The Yankees and "first base"
Yikes. That makes four legitimate first baseman the Yankees have lost this season, a string of injuries perhaps unlike anything else in the big league for one position.
"You don't see this," Girardi said Thursday (9 June 2016). "People ask about depth—you're usually not four deep, five deep at first base. You might have kids in A-ball, as you go down, but it's hard, but we gotta find a way to overcome it."
Flash back to the Yankees of 1925. The Yankees entered play on June 2, 1925 with a 15–26 win-loss record, good for seventh (of eight) in the American League. Lou Gehrig replaced Wally Pipp. The Yankees went on to finish seventh in the American League.
Wally Pipp is remembered as the guy who preceded Lou Gehrig, who missed one game, and never started at first base for the Yankees again. In fact, Pipp was the first Yankee to lead the American League in home runs (did it twice in fact; 1916, 1917).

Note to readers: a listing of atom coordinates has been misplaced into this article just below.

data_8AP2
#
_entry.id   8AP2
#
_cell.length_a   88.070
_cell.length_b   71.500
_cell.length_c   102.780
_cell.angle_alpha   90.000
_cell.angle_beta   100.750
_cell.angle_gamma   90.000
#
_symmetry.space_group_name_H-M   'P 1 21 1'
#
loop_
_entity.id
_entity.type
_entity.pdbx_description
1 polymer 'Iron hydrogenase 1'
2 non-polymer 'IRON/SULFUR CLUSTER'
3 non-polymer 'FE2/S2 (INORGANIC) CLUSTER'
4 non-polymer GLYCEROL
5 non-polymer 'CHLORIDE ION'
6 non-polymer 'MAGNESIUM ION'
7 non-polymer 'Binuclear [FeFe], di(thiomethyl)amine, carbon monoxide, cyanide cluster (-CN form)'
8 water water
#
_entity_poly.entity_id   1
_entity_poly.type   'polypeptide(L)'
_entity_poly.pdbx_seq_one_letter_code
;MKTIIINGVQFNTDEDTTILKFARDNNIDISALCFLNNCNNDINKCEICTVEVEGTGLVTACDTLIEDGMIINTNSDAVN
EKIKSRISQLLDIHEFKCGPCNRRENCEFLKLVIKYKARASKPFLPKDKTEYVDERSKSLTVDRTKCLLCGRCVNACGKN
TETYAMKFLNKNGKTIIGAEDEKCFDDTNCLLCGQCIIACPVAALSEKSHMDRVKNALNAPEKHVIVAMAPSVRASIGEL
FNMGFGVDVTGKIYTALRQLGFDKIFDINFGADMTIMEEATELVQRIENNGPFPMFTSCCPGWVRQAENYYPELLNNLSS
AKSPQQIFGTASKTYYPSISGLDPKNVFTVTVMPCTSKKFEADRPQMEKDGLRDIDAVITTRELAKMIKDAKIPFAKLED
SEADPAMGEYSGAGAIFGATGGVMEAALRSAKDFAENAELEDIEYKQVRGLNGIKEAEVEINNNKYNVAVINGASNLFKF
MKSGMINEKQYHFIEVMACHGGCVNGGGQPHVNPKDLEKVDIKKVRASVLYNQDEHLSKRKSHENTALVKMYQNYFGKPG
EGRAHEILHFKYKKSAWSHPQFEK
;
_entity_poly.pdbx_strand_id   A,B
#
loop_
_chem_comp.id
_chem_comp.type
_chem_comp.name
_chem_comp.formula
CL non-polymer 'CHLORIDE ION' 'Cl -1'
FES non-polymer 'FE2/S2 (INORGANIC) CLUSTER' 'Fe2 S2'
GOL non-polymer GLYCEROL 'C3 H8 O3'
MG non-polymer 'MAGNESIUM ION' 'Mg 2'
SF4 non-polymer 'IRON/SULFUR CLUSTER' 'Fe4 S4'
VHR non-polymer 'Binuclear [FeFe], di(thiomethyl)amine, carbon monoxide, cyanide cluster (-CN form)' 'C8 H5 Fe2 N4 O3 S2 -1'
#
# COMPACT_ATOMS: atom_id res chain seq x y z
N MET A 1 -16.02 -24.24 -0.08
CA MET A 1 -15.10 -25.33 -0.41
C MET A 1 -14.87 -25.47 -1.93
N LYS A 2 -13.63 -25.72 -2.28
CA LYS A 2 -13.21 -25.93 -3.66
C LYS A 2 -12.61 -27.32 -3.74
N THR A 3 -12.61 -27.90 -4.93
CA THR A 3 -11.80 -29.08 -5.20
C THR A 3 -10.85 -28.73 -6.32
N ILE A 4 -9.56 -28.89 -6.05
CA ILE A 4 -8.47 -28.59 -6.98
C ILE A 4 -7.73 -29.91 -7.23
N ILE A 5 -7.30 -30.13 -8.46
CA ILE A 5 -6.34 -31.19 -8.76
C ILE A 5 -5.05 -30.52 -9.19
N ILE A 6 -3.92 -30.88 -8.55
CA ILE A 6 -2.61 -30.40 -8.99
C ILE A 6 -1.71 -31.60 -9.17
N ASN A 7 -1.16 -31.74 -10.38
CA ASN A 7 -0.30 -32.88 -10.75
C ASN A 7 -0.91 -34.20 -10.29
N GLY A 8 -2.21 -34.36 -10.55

And as to a trademark issue, Pipp was a member of what was FIRST called "murderers' row," which preceded the one of the 1927 Yankees.
As noted on wikipedia:
The term was originally coined in 1918 by a sportswriter to describe the pre-Babe Ruth Yankee lineup of 1918. A 1918 newspaper article described it: "New York fans have come to know a section of the Yankees' batting order as 'murderers' row.' It is composed of the first six players in the batting order—Gilhooley, Peckinpaugh, Baker, Pratt, Pipp, and Bodie. This sextet has been hammering the offerings of all comers."